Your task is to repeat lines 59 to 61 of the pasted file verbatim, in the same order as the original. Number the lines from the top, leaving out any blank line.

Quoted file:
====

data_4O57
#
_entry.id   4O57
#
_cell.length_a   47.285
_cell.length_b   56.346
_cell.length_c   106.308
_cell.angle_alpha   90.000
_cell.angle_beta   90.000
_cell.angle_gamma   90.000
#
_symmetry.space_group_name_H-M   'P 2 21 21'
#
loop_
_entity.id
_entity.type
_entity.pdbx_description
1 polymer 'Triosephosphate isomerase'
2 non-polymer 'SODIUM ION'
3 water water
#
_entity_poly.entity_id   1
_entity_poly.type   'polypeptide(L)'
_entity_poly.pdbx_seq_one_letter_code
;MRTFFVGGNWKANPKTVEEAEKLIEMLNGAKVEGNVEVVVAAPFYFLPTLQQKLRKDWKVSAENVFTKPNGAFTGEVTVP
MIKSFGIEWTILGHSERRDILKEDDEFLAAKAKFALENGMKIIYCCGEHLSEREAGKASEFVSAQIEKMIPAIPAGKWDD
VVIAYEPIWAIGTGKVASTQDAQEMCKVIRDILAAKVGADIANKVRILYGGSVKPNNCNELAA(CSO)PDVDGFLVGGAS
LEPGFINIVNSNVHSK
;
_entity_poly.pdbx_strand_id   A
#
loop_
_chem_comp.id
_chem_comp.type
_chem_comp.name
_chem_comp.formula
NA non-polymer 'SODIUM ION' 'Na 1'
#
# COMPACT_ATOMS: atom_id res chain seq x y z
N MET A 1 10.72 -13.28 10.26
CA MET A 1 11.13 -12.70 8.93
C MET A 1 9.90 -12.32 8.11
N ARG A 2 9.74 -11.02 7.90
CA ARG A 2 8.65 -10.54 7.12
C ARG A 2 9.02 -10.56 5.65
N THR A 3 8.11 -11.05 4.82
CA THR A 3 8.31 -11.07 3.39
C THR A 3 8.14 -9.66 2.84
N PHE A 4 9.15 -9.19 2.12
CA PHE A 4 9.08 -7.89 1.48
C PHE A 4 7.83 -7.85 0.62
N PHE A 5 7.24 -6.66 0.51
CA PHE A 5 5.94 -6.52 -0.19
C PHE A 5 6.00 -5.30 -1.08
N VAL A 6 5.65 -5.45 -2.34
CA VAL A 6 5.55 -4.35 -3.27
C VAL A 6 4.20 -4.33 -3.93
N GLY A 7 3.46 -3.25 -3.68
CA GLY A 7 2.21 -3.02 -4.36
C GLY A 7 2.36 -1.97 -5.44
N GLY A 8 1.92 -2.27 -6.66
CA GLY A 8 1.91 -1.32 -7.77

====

CA GLY A 7 2.21 -3.02 -4.36
C GLY A 7 2.36 -1.97 -5.44
N GLY A 8 1.92 -2.27 -6.66